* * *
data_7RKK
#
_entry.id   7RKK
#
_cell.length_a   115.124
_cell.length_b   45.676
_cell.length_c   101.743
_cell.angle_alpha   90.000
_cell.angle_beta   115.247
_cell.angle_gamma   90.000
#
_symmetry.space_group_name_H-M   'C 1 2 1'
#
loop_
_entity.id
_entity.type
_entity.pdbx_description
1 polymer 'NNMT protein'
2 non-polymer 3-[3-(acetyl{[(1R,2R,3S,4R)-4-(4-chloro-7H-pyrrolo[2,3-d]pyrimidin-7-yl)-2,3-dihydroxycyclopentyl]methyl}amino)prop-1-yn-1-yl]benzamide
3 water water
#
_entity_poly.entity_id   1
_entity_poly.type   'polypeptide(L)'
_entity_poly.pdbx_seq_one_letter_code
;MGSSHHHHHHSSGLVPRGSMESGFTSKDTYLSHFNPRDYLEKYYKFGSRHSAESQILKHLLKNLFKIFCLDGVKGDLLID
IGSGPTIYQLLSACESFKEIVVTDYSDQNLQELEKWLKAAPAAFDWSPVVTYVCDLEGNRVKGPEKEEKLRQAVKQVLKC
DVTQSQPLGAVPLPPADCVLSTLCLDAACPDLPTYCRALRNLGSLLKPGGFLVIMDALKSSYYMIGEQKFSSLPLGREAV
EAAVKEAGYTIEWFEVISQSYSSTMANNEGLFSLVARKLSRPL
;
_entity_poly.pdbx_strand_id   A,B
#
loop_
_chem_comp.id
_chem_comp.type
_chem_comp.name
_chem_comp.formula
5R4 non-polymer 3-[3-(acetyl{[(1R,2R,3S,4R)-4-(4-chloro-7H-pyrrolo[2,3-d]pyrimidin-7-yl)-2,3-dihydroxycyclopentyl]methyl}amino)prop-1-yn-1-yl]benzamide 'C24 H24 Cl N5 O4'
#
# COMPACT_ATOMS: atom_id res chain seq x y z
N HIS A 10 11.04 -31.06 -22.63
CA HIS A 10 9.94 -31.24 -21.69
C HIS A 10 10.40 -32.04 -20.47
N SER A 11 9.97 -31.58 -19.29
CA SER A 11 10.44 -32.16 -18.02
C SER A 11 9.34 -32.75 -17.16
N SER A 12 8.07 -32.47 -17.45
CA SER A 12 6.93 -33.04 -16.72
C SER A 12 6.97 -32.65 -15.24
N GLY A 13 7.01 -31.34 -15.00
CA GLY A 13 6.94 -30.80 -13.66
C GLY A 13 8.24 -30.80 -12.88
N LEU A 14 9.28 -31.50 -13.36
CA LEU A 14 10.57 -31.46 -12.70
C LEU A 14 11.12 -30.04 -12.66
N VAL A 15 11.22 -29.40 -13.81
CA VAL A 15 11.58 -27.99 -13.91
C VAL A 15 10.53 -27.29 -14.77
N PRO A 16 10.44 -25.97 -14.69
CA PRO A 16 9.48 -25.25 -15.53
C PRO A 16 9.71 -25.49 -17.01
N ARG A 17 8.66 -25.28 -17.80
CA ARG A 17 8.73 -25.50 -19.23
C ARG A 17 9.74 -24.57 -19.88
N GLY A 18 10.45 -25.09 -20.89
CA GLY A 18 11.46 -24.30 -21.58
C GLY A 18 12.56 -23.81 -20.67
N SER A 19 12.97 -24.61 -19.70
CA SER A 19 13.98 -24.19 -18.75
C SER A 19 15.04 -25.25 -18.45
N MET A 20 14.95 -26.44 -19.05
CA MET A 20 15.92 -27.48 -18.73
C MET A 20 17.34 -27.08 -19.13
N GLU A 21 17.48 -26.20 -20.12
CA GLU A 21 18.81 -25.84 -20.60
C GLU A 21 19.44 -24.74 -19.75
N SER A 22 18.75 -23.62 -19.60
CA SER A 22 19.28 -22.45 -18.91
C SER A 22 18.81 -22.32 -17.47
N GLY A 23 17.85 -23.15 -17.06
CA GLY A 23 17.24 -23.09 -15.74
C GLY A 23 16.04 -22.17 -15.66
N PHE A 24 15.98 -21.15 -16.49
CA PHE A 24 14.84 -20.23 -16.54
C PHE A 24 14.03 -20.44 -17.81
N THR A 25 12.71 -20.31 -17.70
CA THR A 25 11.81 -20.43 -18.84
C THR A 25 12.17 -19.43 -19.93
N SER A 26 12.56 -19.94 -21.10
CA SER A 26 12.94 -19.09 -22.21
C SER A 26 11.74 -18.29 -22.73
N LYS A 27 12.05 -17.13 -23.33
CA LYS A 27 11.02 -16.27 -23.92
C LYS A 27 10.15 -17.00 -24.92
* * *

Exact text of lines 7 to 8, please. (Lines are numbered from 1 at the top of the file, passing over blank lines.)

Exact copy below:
_cell.length_c   101.743
_cell.angle_alpha   90.000